Being a cyborg means to realize that technology defines humanity. Human society as a whole is a cyborg but we as individuals rarely see ourselves this way.
Not so long ago we were asking ourselves whether we are heading towards a future where the human race merges with machines. Well this question is outdated and one proof for that are cyborgs. A cyborg or a cybernetic organism in IT is defined as an organism with both biological and technological components. It is an organism that has restored function or enhanced abilities due to the integration of some artificial component or technology that relies on some sort of feedback. We could easily say that super heroes that we know from fairytales are here. Superhuman strength, dexterity, and senses are no longer science fiction, they are already here.
One living example of this extraordinary technology is Enno Park. He is a cyborg, author, speaker as well as the founder and chairperson of Cyborgs e.V. in Berlin. He is a member of the research project “futurebody” at Karlsruhe Institute of Technology and member of Advisory board of VALID research project on ethical aspects of digitalization in the health sector at University of Applied Sciences, Furtwangen, Germany. Enno Park will share his experience at the “Cutting Edge of Digital Mind” conference on September 20 in Austria Trend Hotel in Ljubljana.
The definition of a cyborg is clear – an organism with both biological and technological components. But tell us from your perspective, what does being a Cyborg actually mean and at what point does one become a Cyborg?
Being a cyborg means to realize that technology defines humanity. It started when we began to use fire and outsourced parts digestion to cooking. History of culture is also a history of technology. So, being a cyborg isn’t about having artificial implants inside your body, but rather being a part of a cybernetic system. Human society as a whole is a cyborg but we as individuals rarely see ourselves this way.
Has becoming a cyborg influenced your career in any way or vice versa – did your career in any way influence your decision to get cochlea implants?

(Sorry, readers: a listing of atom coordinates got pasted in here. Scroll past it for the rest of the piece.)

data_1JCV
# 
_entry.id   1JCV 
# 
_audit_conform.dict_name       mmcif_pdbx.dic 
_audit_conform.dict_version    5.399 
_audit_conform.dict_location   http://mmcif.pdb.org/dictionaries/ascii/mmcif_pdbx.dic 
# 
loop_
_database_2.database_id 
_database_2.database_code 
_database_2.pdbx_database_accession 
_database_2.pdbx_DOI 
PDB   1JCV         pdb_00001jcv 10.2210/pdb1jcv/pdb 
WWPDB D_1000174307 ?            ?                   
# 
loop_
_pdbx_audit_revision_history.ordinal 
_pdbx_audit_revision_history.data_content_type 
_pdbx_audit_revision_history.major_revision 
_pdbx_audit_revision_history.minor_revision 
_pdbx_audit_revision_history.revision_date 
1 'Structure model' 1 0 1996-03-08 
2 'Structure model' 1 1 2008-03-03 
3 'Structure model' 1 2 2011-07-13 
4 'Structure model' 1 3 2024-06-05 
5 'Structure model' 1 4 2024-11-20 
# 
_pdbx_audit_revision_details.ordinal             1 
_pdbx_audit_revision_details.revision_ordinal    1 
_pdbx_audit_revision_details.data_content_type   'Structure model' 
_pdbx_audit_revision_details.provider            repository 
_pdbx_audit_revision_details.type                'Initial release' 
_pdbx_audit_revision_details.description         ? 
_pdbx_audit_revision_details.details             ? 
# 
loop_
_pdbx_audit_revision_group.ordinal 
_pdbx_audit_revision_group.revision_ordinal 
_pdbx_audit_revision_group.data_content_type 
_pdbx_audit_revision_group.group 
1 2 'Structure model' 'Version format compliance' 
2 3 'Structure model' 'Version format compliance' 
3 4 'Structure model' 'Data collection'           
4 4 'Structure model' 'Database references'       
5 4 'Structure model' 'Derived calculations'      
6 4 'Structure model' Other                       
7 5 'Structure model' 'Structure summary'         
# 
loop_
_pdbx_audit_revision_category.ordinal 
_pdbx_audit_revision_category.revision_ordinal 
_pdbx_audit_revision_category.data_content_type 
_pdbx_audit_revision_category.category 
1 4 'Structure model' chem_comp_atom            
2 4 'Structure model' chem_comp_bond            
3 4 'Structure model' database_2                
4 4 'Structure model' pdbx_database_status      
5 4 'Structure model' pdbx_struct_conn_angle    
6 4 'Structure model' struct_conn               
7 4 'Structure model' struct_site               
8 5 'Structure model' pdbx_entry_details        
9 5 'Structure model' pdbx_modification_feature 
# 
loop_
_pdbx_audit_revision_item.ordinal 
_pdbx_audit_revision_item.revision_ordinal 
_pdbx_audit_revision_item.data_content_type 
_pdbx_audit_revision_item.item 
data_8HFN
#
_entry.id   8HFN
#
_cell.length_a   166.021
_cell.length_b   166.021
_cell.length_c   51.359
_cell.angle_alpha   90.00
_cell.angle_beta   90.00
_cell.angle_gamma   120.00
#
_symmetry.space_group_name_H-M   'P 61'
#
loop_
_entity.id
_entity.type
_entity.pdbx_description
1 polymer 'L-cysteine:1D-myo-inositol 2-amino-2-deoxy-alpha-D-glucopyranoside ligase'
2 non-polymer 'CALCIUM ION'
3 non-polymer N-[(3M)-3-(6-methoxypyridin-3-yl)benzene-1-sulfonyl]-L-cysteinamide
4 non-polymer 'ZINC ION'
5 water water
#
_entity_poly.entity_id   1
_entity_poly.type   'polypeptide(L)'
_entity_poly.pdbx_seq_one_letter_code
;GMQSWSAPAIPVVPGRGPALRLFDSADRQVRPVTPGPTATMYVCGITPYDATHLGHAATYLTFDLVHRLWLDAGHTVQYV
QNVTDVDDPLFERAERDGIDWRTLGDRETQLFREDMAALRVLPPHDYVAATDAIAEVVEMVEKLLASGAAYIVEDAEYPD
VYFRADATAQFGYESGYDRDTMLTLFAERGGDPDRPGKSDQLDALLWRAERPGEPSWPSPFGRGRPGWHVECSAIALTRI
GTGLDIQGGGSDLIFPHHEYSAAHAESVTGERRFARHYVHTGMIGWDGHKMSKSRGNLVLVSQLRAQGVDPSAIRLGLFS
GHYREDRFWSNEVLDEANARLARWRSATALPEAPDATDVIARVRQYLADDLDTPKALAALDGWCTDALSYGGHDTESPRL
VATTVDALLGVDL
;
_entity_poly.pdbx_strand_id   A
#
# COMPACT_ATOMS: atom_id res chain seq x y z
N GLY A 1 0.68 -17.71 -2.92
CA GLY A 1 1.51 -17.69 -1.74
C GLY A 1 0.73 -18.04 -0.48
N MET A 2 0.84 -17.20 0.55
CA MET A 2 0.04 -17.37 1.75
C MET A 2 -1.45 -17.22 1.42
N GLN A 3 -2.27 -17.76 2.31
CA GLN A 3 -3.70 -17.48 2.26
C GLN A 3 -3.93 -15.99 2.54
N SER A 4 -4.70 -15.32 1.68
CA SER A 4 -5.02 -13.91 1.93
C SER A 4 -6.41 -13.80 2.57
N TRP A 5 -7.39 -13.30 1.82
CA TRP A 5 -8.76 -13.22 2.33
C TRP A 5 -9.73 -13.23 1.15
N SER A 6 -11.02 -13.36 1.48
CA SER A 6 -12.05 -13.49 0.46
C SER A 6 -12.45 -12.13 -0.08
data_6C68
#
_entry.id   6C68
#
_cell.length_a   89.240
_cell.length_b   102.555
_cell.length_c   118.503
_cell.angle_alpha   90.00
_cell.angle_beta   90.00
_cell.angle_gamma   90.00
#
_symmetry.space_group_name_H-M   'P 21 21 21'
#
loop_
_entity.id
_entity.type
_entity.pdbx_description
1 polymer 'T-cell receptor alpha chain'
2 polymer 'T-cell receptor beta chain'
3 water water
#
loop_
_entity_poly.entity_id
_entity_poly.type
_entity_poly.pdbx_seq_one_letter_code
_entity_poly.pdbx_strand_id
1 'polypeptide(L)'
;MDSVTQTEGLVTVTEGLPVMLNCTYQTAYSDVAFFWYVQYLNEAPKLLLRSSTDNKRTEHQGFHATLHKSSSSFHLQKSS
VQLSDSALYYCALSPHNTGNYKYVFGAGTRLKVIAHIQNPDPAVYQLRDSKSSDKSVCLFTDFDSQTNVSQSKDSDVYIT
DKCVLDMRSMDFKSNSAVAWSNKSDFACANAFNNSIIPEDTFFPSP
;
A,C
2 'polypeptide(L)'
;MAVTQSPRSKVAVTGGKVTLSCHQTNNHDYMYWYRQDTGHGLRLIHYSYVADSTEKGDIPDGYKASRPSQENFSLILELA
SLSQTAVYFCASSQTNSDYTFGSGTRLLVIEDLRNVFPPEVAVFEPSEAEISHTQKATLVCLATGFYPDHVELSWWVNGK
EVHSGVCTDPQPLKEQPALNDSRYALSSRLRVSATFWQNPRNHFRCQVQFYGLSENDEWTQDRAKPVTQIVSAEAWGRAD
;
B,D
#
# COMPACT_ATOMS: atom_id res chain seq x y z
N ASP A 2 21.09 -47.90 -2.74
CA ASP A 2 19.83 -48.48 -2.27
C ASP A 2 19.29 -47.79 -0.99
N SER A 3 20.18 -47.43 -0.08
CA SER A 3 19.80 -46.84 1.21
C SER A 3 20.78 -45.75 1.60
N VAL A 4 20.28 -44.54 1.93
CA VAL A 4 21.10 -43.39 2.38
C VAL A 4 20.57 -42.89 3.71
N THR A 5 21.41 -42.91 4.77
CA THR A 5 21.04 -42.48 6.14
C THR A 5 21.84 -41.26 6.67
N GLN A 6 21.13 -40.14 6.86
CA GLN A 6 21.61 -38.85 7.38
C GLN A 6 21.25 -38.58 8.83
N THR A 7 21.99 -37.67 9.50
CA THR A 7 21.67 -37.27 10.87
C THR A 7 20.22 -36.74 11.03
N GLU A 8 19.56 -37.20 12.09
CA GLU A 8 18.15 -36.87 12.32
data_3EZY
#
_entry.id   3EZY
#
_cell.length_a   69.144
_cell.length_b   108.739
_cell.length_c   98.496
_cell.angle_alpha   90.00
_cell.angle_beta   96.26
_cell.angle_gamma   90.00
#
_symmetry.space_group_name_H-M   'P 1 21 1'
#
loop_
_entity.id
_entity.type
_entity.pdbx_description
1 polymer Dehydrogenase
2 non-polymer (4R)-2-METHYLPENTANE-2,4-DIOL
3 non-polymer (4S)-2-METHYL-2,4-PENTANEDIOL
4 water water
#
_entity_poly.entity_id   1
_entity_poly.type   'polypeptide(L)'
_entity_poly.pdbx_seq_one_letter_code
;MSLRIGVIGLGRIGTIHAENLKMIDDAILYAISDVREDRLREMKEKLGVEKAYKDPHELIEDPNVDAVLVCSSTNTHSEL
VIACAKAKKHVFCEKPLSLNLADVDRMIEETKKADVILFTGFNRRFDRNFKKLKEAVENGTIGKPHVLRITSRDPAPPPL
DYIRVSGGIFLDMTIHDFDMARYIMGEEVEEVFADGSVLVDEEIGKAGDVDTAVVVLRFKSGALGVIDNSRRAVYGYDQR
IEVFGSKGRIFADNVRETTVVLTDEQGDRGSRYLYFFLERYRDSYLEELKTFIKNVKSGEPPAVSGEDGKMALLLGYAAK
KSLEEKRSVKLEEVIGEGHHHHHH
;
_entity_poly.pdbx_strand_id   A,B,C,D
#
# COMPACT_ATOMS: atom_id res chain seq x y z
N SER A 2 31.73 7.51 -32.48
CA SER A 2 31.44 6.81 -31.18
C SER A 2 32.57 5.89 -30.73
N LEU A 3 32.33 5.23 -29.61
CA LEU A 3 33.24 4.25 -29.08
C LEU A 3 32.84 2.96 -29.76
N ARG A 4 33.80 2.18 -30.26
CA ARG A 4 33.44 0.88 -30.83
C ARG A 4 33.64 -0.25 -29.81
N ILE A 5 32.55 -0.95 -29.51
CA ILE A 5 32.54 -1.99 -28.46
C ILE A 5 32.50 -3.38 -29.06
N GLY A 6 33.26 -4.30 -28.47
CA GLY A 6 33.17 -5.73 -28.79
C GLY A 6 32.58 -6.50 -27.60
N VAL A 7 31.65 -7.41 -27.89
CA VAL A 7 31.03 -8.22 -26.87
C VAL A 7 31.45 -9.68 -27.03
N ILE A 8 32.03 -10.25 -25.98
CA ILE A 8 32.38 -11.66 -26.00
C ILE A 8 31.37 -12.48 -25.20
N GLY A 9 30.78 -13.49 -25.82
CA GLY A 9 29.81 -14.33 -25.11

Despite some exceptions being deaf usually limits your opportunities which jobs to choose. I’ve been working as a designer and later as a software developer because those are jobs where verbal communication isn’t that important. Gaining my hearing back, with cochlear implants, had a deep impact on my life. You can do phone calls, watch movies without subtitles, and it’s way easier to have a flirt at a crowded bar. By changing what things I could do, it changed my behavior and through this my identity. Shortly after implantation, I started working as a publicist, did video and radio pieces, started to study again and met people to establish the Cyborgs e.V. with.
“One of the biggest goals is to keep (democratic) control over the technology you’re entangled with.”
As mentioned above, you are a founder and chairperson of Cyborgs e.V. in Berlin. Could you tell us what exactly you do and what is your mission?
Firstly, Cyborgs e.V. is about hacktivism. You have a medical implant or prosthetic and want to know how to hack, program and control it beyond the possibilities vendors usually allow. Security became an important point, not only when you have a digital pacemaker. For the better picture we try to run a public debate on digitalization beyond the old positions of solutionism on the one hand and seeing technology as unnatural and perverted on the other hand. One of the biggest goals is to keep (democratic) control over the technology you’re entangled with – no matter if you have a medical device, a smartphone, a computer, an e-book reader or other algorithmic systems to influence your life.
In the last period we started considering privacy more seriously. You have a piece of technology inside your body – does this mean that theoretically you could be a target of a cyber-attack?
There are security breaches in cochlea implants but they’re not connected to the internet or any other computer outside the clinic. So I’m safe. It’s that simple – never connect implants or other devices your life relies on to the internet.
We could probably agree that human evolution is an ongoing process. And with new technologies and implants we are shaping this process. Do you think that in the future everyone will become a Cyborg?
Trans-humanism tends to confuse technological development with evolution. Humans of the future will be humans as we are. Of course new technologies can prolong life expectancy or enhance our abilities, but you have to see it in the context of human history. In the 1800s when industrialization started, there was a need for everyone to have a new sense – time. So watches became ubiquitous. Of course there have been lots of technical enhancements people could attach to their body before, but watch was the first device nearly everybody was wearing it strapped to a wrist on a daily basis. Right now it happened again with smart phones. They aren’t implanted, but you always have them with you. So you don’t have to wait for things like brain implants to study the effects of cyborg devices on society.